But he said he’d move forward with closing schools for Lunar New Year and for Eid al-Fitr and Eid al-Adha, Muslim holy days.

“It is complicated in terms of logistics and school calendar and budget. But it’s something I want to get done in a reasonable time frame,” he said.

 

NY Daily News:  http://www.nydailynews.com/new-york/education/nyc-public-school-kids-new-holidays-article-1.1601237#ixzz2tY0E5Rjl

Montgomery’s decisions on school holidays

MUSLIM LEADERS in Montgomery County stress that, in petitioning school officials to set aside an Islamic holy day as an official day off, they are not advocating for any of the currently recognized holidays to lose their designations. The unwillingness to broach that possibility is understandable, given the sensibilities and traditions attached to these holidays. But the issues of fairness and equity raised in the county’s debate over when schools should close require renewed scrutiny of a calendar that may no longer be relevant given changing demographics.

The Montgomery County Board of Education decided Tuesday not to add Eid al-Adha to the lineup of days off in the 2013-14 school year. “All we’re asking for is equality under the law,” said Mudusar Raza, president of the Maryland chapter of the Council on American-Islamic Relations as he ticked off the litany of Christian and Jewish holidays on which schools close.

It’s hard not to be sympathetic to the struggle of Muslim students and their parents in balancing school and religious obligations; students who miss school for religious holidays are excused, but many say they feel they can’t miss class for fear of falling behind. Yet it’s also hard not to see the problems that would result if Montgomery were to further balkanize its calendar to accommodate even more religious holidays.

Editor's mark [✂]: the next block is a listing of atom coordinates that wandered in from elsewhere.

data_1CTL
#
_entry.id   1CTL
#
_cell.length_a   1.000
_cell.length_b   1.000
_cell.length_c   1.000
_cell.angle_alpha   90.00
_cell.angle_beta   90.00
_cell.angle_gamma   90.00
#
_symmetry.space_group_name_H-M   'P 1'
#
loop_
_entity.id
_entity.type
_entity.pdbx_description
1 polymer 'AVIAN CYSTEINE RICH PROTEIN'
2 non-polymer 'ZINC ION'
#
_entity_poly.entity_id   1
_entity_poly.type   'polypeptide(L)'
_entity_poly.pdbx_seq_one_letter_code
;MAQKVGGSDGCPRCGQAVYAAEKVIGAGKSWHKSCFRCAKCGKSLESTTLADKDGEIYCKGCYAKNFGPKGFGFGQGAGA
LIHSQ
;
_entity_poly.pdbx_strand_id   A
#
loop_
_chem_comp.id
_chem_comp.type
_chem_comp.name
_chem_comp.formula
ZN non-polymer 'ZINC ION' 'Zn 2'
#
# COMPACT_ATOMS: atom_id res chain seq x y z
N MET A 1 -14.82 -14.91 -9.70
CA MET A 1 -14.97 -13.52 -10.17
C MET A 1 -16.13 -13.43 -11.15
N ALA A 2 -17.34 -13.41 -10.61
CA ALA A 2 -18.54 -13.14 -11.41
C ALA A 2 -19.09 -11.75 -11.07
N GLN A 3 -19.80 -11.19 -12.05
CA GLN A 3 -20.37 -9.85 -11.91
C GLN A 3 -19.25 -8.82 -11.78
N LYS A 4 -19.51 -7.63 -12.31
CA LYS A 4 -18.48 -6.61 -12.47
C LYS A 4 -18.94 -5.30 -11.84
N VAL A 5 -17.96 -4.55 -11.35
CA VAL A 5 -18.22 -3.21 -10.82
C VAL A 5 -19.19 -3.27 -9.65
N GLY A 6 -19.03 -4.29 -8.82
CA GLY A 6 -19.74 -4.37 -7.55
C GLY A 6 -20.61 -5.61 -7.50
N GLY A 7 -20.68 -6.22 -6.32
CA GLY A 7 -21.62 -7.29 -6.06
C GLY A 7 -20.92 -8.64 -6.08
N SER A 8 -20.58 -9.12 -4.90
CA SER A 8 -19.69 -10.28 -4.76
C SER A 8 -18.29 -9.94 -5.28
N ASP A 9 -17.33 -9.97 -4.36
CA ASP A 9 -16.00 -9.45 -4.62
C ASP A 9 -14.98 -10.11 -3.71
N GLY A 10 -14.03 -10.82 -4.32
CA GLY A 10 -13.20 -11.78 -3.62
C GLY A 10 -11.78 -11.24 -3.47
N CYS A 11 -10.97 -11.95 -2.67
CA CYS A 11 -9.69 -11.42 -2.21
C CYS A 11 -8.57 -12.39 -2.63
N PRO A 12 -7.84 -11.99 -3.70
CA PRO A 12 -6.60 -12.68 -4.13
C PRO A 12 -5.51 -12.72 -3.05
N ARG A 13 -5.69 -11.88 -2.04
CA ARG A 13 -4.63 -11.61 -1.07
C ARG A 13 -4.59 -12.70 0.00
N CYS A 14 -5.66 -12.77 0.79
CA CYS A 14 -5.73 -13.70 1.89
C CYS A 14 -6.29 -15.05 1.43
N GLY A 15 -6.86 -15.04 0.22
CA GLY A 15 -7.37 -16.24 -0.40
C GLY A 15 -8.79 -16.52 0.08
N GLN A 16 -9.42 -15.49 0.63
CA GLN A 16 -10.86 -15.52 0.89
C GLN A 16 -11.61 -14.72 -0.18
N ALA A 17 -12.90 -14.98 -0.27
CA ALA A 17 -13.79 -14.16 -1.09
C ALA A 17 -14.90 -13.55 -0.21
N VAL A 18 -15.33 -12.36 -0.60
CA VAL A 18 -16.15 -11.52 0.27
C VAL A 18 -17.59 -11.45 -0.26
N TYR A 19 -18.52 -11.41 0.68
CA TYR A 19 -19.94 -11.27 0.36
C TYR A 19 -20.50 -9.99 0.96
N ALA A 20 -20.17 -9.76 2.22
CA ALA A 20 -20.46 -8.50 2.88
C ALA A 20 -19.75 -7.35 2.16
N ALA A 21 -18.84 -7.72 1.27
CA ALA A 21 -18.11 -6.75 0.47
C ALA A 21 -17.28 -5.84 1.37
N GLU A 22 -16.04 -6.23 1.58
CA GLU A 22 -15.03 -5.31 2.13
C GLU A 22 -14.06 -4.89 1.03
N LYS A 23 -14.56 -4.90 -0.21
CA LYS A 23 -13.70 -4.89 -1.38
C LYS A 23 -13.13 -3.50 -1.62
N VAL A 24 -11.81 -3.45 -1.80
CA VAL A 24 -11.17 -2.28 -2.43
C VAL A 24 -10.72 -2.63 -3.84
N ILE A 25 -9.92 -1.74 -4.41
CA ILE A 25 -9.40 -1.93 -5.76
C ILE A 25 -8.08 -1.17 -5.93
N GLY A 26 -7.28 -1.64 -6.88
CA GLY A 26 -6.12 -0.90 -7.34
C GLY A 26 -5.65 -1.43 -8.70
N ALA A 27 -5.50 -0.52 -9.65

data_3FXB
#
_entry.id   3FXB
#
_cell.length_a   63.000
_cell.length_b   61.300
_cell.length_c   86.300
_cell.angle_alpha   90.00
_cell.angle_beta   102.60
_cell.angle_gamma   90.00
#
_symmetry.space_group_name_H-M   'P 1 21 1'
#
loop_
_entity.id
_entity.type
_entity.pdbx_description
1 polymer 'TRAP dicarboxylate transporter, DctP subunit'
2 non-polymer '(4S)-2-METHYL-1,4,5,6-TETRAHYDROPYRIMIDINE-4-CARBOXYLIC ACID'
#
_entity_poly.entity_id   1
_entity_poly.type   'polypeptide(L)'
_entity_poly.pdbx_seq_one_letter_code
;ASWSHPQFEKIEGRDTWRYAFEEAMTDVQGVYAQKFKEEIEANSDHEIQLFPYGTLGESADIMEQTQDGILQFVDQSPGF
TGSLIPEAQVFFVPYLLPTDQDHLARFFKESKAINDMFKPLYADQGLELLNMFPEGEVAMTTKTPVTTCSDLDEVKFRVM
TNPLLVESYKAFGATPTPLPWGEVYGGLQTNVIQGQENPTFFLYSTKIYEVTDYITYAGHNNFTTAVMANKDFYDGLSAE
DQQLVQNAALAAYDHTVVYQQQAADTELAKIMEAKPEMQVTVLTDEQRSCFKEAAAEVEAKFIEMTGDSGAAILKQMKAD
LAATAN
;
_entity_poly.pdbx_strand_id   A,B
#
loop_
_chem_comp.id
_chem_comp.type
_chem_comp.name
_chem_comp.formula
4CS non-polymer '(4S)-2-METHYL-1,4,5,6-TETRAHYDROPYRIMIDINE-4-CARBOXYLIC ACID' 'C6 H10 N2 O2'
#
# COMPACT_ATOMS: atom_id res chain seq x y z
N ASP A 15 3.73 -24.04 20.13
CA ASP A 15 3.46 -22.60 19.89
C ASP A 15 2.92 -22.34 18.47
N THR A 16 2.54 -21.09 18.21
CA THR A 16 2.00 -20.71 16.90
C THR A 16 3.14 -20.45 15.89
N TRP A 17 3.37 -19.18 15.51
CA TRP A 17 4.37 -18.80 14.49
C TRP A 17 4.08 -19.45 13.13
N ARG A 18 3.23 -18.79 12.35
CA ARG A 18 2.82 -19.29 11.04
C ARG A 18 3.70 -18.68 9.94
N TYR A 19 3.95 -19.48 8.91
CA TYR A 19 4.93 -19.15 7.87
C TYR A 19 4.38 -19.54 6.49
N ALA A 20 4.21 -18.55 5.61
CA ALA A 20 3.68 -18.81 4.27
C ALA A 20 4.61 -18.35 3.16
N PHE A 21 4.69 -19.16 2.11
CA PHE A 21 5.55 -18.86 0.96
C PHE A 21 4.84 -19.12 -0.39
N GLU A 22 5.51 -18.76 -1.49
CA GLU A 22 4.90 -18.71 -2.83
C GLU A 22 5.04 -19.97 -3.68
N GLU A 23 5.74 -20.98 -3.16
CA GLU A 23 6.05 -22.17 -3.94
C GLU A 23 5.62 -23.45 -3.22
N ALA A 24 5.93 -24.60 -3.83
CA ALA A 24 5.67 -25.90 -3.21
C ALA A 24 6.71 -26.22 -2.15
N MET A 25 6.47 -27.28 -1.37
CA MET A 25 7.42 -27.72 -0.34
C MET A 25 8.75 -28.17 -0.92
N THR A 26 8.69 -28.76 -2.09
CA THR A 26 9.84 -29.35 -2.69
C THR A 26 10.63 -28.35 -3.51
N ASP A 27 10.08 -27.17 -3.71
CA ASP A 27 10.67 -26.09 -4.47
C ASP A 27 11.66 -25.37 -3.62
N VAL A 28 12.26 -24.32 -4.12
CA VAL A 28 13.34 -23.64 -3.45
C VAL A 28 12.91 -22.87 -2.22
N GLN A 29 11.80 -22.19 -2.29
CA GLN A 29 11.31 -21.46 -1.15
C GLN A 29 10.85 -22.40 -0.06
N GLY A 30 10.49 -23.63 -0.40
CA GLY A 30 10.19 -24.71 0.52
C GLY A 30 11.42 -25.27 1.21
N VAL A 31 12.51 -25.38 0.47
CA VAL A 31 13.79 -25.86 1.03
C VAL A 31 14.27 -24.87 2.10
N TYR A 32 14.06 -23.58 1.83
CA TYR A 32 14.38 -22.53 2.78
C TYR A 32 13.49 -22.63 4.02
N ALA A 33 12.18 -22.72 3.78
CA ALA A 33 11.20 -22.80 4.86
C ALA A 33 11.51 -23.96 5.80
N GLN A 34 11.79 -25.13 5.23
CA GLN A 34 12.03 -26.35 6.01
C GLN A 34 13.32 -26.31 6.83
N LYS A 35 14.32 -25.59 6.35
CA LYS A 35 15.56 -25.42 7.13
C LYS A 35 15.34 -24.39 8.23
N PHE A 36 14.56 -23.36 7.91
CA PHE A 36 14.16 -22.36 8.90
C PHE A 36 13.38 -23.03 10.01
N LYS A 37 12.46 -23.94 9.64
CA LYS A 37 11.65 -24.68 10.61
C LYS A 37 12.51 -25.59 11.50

Montgomery officials say they close schools not to recognize a particular faith (that would be unconstitutional) but for valid secular reasons. The Jewish holidays of Yom Kippur and Rosh Hashanah are days off because officials say there would be high rates of absenteeism for both students and teachers. Good Friday and Easter Monday are days off because of an anachronism in Maryland law that gives local officials no choice in the matter.

Montgomery County school leaders to discuss closing for Muslim holidays

When Montgomery County Council member George L. Leventhal sent a letter to school leaders late last month asking for schools to be closed on two Muslim holidays, he cited the county’s significant Muslim population and religious fairness.

But school systems in the state cannot declare days off — in this case, Eid al-Adha and Eid al-Fitr — solely because they are religious holidays, no matter population demographics, said Rochelle Eisenberg, of Towson-based Pessin Katz Law P.A., a lawyer who specializes in education and employment law.

Leventhal (D-At Large) asked Superintendent of Schools Joshua P. Starr and Board of Education President Shirley Brandman in his letter to consider fairness, respect and inclusion.

Dana Tofig, a schools spokesman, said the board would consider Leventhal’s request.

County schools are closed on Rosh Hashanah, Yom Kippur, Christmas Eve and Christmas, Good Friday, the day after Easter and other nonreligious holidays.

State law requires the Christian holiday closures. The county school system requires the Jewish high holy day closures.